As the summer sun creeps down toward its southern, wintery home, I feel that telltale change in the air. It smells spicier and cleaner, and it’s laced with a primal knowing that changes are en route. Change, transition, and transformation, always mean both losing and gaining. Our human minds often fixate on loss, baffled at our inability to hold on to anything. It is uncomfortable to make space for this grief and powerlessness, yet it may be central to dreaming into our next steps. Once again, we’re asked to hold both.
One of my favorite podcasts is We Can Do Hard Things, with Glennon Doyle. In a recent episode she compared herself to a soft-shelled crab, caught out between shells, and keenly aware of her vulnerability. Her lived experience told her that the next shell was always bigger than the one she was in, but it was still scary to feel so exposed and uncovered. We often doubt that we’ll know how to fill that next, bigger shell, even though the shell we’ve left had become unlivable.
Doyle also shared a tragic/comical story of a stealth crawdad who managed to evade the boiling pot of Old Bay, and became their family “pet” for a brief time. Apparently these crustaceans also molt, but recognize that they must EAT the exoskeleton they just vacated, to assure that they’ll have the resources to grow their new home!
Such poetry in the crabby realms!
We need our “old”
to grow our “new”.
First off, yuck. But secondly, it feels like yet another opportunity to get clearer about what we’ve always done, and recognize that humans, unlike creepy crawlers, have lots of choices.
Our next, bigger version of our lives can be more creative than those lives we’ve already lived.
I usually don’t want to befriend my mistakes, but want to scurry hastily to anything else. It reminds me of musical chairs, and the physical anxiety of rushing to a chair, any chair, to claim it by any means, lest we wear the blushing cloud of public shame before our classmates.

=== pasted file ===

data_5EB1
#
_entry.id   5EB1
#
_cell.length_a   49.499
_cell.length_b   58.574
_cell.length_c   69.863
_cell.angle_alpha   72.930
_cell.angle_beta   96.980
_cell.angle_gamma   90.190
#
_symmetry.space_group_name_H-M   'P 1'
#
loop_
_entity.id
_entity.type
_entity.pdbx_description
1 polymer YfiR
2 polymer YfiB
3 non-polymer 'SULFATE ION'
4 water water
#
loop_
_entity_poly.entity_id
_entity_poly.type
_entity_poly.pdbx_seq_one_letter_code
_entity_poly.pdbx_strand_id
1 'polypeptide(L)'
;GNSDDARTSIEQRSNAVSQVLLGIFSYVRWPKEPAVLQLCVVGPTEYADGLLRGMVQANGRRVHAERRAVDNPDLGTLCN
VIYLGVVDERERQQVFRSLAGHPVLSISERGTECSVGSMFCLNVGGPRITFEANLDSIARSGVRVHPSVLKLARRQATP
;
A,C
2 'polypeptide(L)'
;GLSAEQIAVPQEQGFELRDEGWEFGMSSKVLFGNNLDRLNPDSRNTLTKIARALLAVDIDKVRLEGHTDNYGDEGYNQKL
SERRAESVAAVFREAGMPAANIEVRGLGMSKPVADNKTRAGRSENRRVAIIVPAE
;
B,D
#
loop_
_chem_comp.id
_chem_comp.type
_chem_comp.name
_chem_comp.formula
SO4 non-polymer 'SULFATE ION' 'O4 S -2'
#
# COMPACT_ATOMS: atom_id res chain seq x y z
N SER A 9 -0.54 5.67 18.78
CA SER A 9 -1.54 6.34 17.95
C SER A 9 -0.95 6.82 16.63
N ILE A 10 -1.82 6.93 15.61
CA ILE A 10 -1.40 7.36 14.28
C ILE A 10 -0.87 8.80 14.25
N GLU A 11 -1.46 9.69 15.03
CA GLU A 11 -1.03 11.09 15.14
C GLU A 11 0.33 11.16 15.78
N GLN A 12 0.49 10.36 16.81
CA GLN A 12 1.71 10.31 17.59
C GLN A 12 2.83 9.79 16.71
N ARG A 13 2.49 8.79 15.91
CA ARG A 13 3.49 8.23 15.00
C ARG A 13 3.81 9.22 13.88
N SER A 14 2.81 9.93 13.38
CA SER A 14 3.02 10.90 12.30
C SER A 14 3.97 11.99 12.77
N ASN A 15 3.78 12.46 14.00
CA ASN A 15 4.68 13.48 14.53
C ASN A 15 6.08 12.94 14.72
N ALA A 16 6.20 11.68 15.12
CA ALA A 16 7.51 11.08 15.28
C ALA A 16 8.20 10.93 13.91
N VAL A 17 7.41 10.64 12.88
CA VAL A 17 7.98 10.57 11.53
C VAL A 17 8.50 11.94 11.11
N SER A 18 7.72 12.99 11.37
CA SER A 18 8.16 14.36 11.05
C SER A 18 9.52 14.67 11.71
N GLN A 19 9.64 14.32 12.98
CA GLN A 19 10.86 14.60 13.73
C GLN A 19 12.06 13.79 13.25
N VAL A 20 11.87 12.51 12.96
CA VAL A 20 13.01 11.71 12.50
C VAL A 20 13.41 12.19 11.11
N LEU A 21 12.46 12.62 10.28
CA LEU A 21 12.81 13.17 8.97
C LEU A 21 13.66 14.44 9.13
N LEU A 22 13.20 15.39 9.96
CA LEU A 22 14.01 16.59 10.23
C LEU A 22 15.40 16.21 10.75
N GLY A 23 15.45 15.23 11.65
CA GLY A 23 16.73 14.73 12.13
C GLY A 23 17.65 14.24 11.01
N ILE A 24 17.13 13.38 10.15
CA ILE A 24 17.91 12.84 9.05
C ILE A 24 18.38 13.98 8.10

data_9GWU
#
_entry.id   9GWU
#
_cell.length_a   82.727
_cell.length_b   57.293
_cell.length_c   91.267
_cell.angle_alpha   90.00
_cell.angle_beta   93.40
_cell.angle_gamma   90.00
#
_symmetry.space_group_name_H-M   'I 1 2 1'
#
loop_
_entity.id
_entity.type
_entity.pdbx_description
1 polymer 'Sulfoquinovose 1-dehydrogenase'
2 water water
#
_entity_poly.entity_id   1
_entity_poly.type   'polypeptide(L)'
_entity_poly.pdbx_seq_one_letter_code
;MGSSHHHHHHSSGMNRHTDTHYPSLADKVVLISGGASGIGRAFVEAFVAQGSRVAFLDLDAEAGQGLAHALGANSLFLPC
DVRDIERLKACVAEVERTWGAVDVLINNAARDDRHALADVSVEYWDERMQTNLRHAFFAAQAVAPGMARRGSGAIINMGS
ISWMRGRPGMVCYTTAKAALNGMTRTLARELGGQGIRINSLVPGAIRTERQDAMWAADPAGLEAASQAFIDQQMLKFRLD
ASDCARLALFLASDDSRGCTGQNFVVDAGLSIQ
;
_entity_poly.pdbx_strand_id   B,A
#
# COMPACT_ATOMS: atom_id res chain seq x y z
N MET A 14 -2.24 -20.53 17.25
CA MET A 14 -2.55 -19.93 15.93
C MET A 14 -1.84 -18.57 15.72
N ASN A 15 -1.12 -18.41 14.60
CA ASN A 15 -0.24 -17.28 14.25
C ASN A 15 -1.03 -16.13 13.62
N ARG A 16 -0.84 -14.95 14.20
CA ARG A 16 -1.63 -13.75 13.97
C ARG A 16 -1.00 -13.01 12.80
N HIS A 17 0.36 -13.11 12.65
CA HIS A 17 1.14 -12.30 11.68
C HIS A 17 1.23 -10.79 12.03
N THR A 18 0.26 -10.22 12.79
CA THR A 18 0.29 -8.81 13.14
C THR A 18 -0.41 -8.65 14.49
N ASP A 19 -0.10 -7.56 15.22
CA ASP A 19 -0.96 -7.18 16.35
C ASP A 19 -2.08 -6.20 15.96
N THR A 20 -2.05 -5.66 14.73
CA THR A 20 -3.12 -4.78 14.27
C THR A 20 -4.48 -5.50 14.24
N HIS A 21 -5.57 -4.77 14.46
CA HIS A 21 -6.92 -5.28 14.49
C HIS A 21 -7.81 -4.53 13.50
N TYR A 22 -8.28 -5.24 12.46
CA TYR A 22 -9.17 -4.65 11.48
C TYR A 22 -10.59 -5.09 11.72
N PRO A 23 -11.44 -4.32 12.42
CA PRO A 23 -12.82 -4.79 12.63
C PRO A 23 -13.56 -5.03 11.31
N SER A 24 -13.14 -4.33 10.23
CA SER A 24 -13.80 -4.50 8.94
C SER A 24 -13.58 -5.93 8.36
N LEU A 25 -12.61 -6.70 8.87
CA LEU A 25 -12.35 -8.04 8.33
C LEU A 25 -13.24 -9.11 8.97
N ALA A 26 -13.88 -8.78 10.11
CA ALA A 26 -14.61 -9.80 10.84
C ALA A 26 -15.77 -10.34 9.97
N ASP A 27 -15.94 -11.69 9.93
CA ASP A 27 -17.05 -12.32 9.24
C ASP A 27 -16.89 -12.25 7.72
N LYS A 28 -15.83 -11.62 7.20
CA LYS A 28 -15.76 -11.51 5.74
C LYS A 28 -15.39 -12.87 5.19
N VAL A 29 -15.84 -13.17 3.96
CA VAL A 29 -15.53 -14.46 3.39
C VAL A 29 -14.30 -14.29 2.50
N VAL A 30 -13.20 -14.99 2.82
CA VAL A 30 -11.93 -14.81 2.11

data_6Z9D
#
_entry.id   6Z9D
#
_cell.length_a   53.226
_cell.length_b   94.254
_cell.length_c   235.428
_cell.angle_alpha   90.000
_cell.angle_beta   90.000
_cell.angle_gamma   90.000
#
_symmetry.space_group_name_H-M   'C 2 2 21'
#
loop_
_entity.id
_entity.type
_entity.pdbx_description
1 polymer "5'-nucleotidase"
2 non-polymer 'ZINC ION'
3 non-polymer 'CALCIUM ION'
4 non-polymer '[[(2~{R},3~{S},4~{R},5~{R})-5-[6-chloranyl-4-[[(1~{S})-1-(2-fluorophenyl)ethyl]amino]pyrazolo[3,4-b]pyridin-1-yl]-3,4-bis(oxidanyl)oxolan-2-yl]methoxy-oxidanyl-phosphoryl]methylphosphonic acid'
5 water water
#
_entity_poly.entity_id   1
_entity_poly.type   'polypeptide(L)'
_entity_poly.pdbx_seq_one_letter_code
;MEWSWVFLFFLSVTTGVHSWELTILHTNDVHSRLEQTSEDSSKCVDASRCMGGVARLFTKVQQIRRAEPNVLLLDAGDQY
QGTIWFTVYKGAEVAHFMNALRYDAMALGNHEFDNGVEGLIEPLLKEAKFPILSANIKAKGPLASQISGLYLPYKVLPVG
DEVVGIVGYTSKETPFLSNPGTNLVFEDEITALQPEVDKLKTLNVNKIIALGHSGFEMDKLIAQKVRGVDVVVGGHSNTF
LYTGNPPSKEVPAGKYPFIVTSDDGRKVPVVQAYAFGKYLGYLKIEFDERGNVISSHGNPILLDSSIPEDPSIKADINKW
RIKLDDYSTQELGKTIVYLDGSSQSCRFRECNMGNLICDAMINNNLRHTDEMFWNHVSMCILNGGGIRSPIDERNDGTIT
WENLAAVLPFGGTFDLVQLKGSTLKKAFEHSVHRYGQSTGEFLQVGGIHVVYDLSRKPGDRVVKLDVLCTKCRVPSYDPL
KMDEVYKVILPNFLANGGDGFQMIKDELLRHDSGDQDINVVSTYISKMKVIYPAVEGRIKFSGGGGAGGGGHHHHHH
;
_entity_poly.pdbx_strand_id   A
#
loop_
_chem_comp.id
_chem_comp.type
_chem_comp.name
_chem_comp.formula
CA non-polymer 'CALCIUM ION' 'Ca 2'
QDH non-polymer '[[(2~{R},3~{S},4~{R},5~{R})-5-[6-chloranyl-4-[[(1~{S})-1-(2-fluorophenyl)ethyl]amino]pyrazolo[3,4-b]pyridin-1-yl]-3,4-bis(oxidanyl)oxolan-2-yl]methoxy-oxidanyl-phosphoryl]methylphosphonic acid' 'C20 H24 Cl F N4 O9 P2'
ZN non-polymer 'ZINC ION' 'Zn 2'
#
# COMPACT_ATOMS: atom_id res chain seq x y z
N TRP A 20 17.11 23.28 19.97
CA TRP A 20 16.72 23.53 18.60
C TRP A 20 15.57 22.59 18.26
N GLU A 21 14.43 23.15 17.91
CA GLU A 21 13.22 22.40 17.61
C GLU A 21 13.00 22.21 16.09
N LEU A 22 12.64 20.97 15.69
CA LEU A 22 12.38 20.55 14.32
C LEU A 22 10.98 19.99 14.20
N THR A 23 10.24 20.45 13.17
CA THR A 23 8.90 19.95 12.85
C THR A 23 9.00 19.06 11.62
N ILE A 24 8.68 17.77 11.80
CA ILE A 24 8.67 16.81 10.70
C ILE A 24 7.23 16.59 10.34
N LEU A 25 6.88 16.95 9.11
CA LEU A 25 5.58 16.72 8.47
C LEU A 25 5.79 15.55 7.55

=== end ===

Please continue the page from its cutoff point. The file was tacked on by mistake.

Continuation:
The crawdad method teaches us that all of feelings of in-between-ness are valuable. Do not compost the grief, loss, regret. Hang out with the wishings for different memories. Cherish the recollections of life-giving moments. Eat that damned shell!
In class recently, I shared en excerpt from Pema Chodron’s classic, When Things Fall Apart:
“Generally speaking, we regard discomfort in any form as bad news. But for practitioners or spiritual warriors, people who have a certain hunger to know what is true, feelings like disappointment, embarrassment, irritation, resentment, anger, jealousy, and fear, instead of being bad news, are actually very clear moments that teach us where it is that we are holding back.
They teach us to perk up and lean in when we feel we’d rather collapse and back away. They’re like messengers that show us, with terrifying clarity, exactly where we’re stuck. This very moment is the perfect teacher, and lucky for us, it’s with us wherever we are.”.
I am trying to follow this wisdom and learn where I’m currently stuck. Grief and loss sit in my hand once again, while freedom and mystery land in the other hand. My worrier self loves to squeeze the painful material, and my warrior self gains vitality as I recognize the endless possibilities the world offers.
I’m trying to eat the shell without becoming ill. I’m also striving to grant permission to my dreamer to ignore all imagined barriers without leaving the planet and my body.
I am trying to allow myself to make so many mistakes, and owning that my actions will effect other beings – this is inevitable.This is new for me, and super uncomfortable!
I notice how much release I get from my yoga and meditation practices and I’m holding them like a lifeline. I also experience relief when I truthfully confide in my community. There is so much support in authentic listening.
Look for some changes coming in the fall. My shell exchange has highlighted a habit of under-valuing my skills and gifts, leaving me under-resourced. I love giving freely and this will soon be accompanied by support-generating offerings.
For now, I am a soft-shelled crab, quietly taking refuge among the rocks. I am growing and transforming and I will know that next, right-sized shell when it appears.